There is a strong comparison between the innocence of a virginal child that can bring any man to love her and in his dreams he sees all the men that she has dangerously lured to their deaths on the side of the mountain, and once he awakes he finds that he has been treated the same way; left to die by the Femme Fatale. This lady, who is mentioned in many of Keats’s poems who is known as the “Femme Fatale”, links to Fanny Brawne. She could be so innocent but yet distract Keats away from his writing and so he did not want to be stupid fall for her ways of meaningless seduction, even though he had fallen in love with her.
Imagery of nature is a typical idea to write about by Romantic poets. They believed that God is in everything and is contained in his creations. This is also known as Pantheism, which means all God. Keats shows extremely relevant examples of natural imagery and enjambment in “To Autumn”: “With fruit the vines that round the thatch-eaves run; To bend with apples the moss’d cottage-trees.
The use of enjambment has made it easier to imagine the vines growing so much that the apples that are being produced are leaning over, as the description is into the next line. With all the explicit imagery Keats has given to the reader it is easy to see why Keats was named a romantic poet. In the second stanza Keats has used alliteration to help the reader feel the wind in the autumn: “Thy hair soft-lifted by the willowing wind;” It is not only visual imagery that Keats is trying to give to the reader but also a sense of movement through Autumn as he uses time scales between each stanza and a carefully placed stasis as the girl falls asleep in the granary:
“on a half-reap’d furrow sound asleep,” It breaks up the poem to show effect of the vivid descriptions that the reader has just read and prepares them for the beginning of another nature filled stanza: “And full-grown lambs loud bleat from hilly bourn;” Once the lambs were newly born in spring and now in autumn the lambs are not quite fully adults but between those two ages, as autumn is the almost forgotten season as that age is. Sound imagery is used by Keats to bring more life into his writing.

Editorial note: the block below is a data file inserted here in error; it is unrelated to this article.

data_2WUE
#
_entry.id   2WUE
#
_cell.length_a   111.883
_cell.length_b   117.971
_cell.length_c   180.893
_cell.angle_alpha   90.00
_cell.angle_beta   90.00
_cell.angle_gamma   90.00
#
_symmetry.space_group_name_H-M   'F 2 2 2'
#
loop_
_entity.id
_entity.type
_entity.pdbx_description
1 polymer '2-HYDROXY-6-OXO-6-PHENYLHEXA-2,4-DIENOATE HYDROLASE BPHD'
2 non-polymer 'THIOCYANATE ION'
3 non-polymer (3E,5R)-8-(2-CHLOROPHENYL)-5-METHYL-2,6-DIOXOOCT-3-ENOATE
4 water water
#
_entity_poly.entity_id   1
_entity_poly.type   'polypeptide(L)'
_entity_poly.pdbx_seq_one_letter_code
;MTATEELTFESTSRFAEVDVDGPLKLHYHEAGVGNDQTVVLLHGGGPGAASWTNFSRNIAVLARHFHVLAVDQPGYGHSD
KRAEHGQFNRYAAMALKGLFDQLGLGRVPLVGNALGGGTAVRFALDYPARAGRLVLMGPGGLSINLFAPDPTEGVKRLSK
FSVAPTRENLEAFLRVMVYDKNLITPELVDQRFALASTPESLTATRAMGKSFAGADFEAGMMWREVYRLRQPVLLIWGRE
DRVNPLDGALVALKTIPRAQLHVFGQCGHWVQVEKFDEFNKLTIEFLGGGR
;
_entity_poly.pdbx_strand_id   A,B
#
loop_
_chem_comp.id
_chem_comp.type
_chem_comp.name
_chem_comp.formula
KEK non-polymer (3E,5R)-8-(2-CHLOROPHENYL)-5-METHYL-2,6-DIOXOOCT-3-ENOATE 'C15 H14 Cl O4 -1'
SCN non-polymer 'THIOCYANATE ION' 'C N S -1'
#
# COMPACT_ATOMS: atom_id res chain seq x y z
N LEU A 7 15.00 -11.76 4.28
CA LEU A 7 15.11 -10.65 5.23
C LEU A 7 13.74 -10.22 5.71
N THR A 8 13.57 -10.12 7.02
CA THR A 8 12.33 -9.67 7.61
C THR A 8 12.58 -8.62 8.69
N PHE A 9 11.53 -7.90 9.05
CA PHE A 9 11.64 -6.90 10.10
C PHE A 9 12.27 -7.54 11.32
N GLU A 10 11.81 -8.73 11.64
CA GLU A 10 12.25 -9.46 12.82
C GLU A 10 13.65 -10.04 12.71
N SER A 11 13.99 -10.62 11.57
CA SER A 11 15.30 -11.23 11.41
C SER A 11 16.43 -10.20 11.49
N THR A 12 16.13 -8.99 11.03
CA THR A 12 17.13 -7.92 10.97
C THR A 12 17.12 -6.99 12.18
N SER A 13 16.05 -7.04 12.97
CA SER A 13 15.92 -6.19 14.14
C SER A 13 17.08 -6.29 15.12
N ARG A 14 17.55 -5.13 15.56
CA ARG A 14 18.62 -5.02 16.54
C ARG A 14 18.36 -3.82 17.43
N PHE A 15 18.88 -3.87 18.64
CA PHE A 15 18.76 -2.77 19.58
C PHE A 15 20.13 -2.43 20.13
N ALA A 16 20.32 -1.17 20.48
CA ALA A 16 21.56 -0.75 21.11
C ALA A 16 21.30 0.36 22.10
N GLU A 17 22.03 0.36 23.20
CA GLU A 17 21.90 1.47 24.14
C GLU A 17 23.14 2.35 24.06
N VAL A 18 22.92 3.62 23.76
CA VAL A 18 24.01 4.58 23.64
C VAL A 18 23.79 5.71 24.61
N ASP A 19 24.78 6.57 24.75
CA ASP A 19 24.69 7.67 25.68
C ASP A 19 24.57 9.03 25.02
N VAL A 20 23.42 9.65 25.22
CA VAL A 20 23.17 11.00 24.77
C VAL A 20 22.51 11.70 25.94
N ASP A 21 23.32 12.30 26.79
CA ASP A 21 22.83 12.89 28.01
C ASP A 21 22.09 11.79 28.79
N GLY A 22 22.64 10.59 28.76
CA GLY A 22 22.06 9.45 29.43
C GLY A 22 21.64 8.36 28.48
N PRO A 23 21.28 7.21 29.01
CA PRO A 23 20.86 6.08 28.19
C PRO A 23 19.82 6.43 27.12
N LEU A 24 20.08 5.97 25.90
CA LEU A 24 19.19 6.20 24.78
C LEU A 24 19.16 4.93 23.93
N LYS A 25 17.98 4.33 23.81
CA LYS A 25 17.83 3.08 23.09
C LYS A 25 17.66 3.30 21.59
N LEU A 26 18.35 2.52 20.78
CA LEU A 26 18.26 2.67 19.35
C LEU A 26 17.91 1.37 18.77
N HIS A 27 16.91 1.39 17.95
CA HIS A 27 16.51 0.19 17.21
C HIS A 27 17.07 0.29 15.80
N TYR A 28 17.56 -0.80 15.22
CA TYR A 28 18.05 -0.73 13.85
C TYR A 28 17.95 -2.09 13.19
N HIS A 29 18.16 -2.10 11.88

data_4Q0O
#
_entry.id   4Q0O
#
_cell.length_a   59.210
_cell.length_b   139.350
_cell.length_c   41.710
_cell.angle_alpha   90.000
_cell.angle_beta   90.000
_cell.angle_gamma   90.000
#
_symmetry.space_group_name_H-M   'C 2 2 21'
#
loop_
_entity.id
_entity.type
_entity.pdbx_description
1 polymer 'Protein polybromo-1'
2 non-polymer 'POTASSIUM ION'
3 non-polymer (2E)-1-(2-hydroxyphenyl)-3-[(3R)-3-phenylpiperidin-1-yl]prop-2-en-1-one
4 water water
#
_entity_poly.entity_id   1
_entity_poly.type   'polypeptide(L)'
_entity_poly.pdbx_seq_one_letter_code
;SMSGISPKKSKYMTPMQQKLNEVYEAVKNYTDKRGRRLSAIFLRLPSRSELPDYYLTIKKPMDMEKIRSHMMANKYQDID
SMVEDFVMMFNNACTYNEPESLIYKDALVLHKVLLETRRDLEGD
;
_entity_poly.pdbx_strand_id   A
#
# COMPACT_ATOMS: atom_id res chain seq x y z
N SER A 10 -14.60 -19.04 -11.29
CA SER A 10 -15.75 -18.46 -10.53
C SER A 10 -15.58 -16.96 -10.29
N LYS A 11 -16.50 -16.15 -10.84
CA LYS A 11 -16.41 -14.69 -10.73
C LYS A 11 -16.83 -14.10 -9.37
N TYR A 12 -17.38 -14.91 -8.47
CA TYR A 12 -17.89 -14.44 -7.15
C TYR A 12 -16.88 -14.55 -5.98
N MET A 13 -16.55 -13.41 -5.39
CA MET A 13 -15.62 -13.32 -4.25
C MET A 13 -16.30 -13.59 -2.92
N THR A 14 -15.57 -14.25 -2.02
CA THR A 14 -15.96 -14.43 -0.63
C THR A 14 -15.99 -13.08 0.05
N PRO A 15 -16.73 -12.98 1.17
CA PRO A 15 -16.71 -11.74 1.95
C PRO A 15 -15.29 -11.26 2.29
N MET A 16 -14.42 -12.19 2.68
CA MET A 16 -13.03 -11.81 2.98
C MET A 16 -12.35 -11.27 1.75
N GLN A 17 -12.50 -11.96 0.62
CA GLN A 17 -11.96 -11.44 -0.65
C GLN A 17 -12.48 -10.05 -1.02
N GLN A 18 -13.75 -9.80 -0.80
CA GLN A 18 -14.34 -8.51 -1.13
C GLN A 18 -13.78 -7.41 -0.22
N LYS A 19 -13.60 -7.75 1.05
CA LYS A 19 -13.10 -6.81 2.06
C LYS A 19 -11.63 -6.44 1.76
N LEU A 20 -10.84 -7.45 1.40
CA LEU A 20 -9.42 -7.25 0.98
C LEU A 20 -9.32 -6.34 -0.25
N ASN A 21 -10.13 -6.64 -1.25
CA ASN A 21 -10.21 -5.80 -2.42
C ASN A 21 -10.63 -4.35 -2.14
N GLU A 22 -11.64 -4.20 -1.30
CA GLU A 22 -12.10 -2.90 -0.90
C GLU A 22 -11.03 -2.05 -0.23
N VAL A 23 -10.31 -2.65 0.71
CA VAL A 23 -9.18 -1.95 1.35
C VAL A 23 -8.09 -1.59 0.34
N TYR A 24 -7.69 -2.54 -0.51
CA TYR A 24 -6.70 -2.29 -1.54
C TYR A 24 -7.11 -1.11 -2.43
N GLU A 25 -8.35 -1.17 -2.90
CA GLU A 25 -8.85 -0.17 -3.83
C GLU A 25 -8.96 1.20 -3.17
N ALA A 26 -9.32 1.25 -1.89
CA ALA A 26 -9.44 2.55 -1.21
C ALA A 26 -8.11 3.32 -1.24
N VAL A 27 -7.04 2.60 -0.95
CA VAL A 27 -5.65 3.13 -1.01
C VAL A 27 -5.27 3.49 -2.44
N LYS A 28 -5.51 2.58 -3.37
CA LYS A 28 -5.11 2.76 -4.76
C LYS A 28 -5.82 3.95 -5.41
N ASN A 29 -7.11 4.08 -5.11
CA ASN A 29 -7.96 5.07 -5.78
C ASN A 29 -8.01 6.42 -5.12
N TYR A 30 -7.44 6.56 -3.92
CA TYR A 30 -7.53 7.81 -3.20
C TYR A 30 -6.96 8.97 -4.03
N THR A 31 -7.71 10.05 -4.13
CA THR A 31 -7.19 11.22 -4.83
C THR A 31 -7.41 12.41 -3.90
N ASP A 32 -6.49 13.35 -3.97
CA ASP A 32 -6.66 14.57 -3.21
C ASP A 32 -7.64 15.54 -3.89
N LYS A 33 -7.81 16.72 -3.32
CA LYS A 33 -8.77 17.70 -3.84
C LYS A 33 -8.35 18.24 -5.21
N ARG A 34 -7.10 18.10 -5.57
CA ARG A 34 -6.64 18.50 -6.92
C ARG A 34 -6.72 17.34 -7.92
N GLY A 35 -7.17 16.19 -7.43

Autumn is seen as female by Keats and uses it in his poem. Keats relates the fact that he is slowly dying to the last days of autumn as they slowly die themselves: “Thou watchest the last oozings, hours by hours.” The whole poem could be relevant to his own life where he his life has been filled to the brim with happiness and cannot be overloaded any more as in the end of Summer, but it slowly all turns and gets colder and darker, just as his life would have. The growth of Romanticism led some writers such as Keats to embrace a fascination with Gothic forms that emphasized the supposedly bizarre and grotesque aspects of the Middle Ages.
The words “I felt before I thought” was the basis of these radical Romantic Poets. They didn’t want to think logically about life and the way they wrote but from the heart. An example of this in one of Keats’s poems, “The Eve of St Agnes”, is when Angela, the elderly servant lady, chose to let Porphyro see Madeline even though she knew that he could be killed if he stayed in the castle: “Mercy, Porphyro! hie thee from this place; They are all here to-night, the whole blood-thirsty race!” Angela has a heart and chose to follow her feelings instead of using her brain and making Porphyro leave or be killed.
Keats’s use of vivid description for the reader follows the use of Rousseau’s words. Keats poems are typical of a wide range of contrasts to show the true extent of the two factors used in the contrast. Natural imagery is a very important part of the poems and without it Keats would not be a Romantic poet. The natural descriptions do not only show nature but they also illustrate life and ways of living. The natural descriptions used by Keats wanted to break away from the Augustan Satirists that wrote in an intellectual manner, which the Romantic poets disapproved of and so wrote in a free-style manner. Romantic poets were republic due to they saw people as freed spirits. Keats has used the same qualities of contrasts, great use of nature and the Gothic style of writing, which follows the same manners as other Romantic poets.